The many-one degrees \(\mathcal{D}_m\) and the Turing degrees \(\mathcal{D}_T\) are sometimes referred to as hierarchies in the sense that they determine an ordering on \(\mathcal{P}(\mathbb{N})\)—i.e., the set of subsets of the natural numbers—in terms of relative computability. In a series of papers from the 1940s and 1950s, Kleene (initiating in 1943) and Mostowski (initiating in 1947) realized that it was also possible to impose another sort of ordering on \(\mathcal{P}(\mathbb{N})\) in terms of the logical complexity of the simplest predicate which defines a set \(A \subseteq \mathbb{N}\) in the languages of first- or second-order arithmetic. This idea leads to what are known as the arithmetical and analytical hierarchies, both of which can be understood as classifying sets in terms of their definitional (or descriptive) complexity. As we will see, the resulting classifications are related to those determined relative to \(\mathcal{D}_T\) in terms of relative computability. They are also similar in form to other definability hierarchies studied in computational complexity theory (e.g., the polynomial hierarchy) and descriptive set theory (e.g., the Borel and projective hierarchies).

3.6.1 The arithmetical hierarchy

Recall that according to the definitions given in Section 3.3, a relation \(R \subseteq \mathbb{N}^k\) is said to be computable just in case its characteristic function \(\chi_R(\vec{x})\) is a computable function and computably enumerable just in case it is the range of a computable function. In order to introduce the arithmetical hierarchy, it is useful to employ an alternative characterization of computable and computably enumerable relations in the form of a semantic analog to the proof-theoretic notion of arithmetical representability discussed in Section 1.3.

Recall that the language of first-order arithmetic \(\mathcal{L}_a\) contains the primitive symbols \(\{<,',+,\times,0\}\) respectively intended to denote the less than relation, successor, addition, and multiplication functions on the natural numbers as well as the first natural number 0. A first-order arithmetical formula is one built up from these expressions using variables, propositional connectives, and the first-order quantifiers \(\forall x, \exists x\) where the variables are intended to range over the natural numbers \(\mathbb{N}\). Recall also that the standard model of first-order arithmetic is the structure \(\mathfrak{N} = \langle \mathbb{N},0,<,s,+,\times \rangle\) in which the symbols of \(\mathcal{L}_a\) receive their intended interpretations. Finally we say that an \(\mathcal{L}_a\)-formula \(\varphi(\vec{x})\) defines a relation \(R \subseteq \mathbb{N}^k\) just in case \(R = \{\langle n_1,\ldots,n_k \rangle : \mathfrak{N} \models \varphi(n_1,\ldots,n_k)\}\).[29] For instance \(x < y \vee x = y\) defines the less-than-or-equal relation \(\leq\), \(\exists y(y + y = x)\) defines the even numbers, and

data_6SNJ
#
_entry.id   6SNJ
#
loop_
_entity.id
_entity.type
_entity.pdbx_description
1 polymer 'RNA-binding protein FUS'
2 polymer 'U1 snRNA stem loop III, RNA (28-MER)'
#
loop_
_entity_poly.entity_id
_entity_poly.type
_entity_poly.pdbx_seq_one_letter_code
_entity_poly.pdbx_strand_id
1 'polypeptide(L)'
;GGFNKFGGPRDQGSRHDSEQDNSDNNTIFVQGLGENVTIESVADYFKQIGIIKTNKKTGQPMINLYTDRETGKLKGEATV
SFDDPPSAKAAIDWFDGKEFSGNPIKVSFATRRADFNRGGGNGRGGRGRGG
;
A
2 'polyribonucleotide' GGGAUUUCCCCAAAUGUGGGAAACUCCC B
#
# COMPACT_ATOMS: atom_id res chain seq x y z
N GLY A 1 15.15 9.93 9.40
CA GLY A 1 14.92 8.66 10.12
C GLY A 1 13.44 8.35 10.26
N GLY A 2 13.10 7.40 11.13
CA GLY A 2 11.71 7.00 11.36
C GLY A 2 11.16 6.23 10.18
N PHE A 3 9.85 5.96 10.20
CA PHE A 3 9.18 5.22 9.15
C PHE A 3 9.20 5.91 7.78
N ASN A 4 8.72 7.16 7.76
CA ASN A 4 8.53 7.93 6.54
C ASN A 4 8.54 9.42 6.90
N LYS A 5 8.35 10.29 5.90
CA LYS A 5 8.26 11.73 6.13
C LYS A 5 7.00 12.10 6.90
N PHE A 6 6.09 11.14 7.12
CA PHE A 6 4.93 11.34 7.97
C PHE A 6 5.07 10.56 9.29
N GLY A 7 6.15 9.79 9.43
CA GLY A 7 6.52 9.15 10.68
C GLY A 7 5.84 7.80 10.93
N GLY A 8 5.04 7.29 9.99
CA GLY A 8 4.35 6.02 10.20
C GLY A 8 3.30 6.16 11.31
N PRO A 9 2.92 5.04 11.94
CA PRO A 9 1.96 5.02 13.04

\[\forall y \forall z(y \times z = x \rightarrow y = s(0) \vee y = x)\]

defines the prime numbers.

Definition 3.14: A formula \(\varphi(\vec{x})\) of \(\mathcal{L}_a\) is said to be in the class \(\Delta^0_0\) if it contains only bounded first-order quantifiers—i.e., those of the form \(\exists x(x < t \wedge \ldots)\) and \(\forall x(x < t \rightarrow \ldots)\) for \(t\) an \(\mathcal{L}_a\)-term not containing \(x\). A formula is said to be in the class \(\Sigma^0_1\) if it is of the form \(\exists \vec{y} \varphi(\vec{x},\vec{y})\) for \(\varphi(\vec{x},\vec{y}) \in \Delta^0_0\) and to be in the class \(\Pi^0_1\) if it is of the form \(\forall \vec{y} \varphi(\vec{x},\vec{y})\) for \(\varphi(\vec{x},\vec{y}) \in \Delta^0_0\). Finally, a formula \(\varphi(\vec{x})\) is said to be in the class \(\Delta^0_1\) if it is semantically equivalent to both a \(\Sigma^0_1\)-formula \(\psi(\vec{x})\) and a \(\Pi^0_1\)-formula \(\chi(\vec{x})\)—i.e., \(\mathfrak{N} \models \varphi(\vec{n})\) iff \(\mathfrak{N} \models \psi(\vec{n})\) iff \(\mathfrak{N} \models \chi(\vec{n})\) for all \(\vec{n} \in \mathbb{N}^k\).

It is standard to extend this syntactic classification of formulas in terms of quantifier complexity to sets and relations on the natural numbers which can be defined by a formula in a given class. Thus, for instance, \(x < y \vee x = y\) is a \(\Delta^0_0\)-formula and the relation \(\leq\) on \(\mathbb{N} \times \mathbb{N}\) is accordingly said to be \(\Delta^0_0\). On the other hand, while \(\exists y(y + y = x)\) is a \(\Sigma^0_1\)-formula, the set of even numbers is also defined by \(\exists y < x(x = 0 \vee y + y = x)\). Thus this set is also classified as \(\Delta^0_0\) in virtue of the existence of this latter definition which is simpler in the sense measured by the arithmetical hierarchy.

The first step in relating such classifications to computability-theoretic notions is provided by the following:

Proposition 3.8:

  1. A relation \(R \subseteq \mathbb{N}^k\) is computably enumerable if and only if there is a \(\Sigma^0_1\)-formula which defines \(R(\vec{x})\).

  2. A relation \(R \subseteq \mathbb{N}^k\) is computable if and only if there is a \(\Delta^0_1\)-formula which defines \(R(\vec{x})\).

Proposition 3.8 may be proved by directly showing that for each partial recursive function \(\phi_e(\vec{x})\) it is possible to construct a corresponding \(\mathcal{L}_a\)-formula \(\varphi(\vec{x})\) whose logical structure mimics the steps in the definition of the former. This can be achieved by formalizing primitive recursion using an arithmetically definable coding of finite sequences and expressing minimization using an unbounded existential quantifier (see, e.g., Kaye 1991, ch. 3). But it is also possible to obtain Proposition 3.8 in a uniform manner by showing that there is a so-called universal formula for \(\Sigma^0_1\). In order specify such a formula, first note that it is possible to effectively enumerate all \(\Delta^0_0\)-formulas with \(k+1\) free variables as \(\psi^{k+1}_0(x,\vec{y}), \psi^{k+1}_1(x,\vec{y}), \ldots\) and then define a corresponding enumeration of \(\Sigma^0_1\)-formulas as \(\varphi^k_0(\vec{y}) = \exists x \psi_0(x,\vec{y}),\) \(\varphi^k_1(\vec{y}) = \exists x \psi_1(x,\vec{y}),\)…. We then have the following: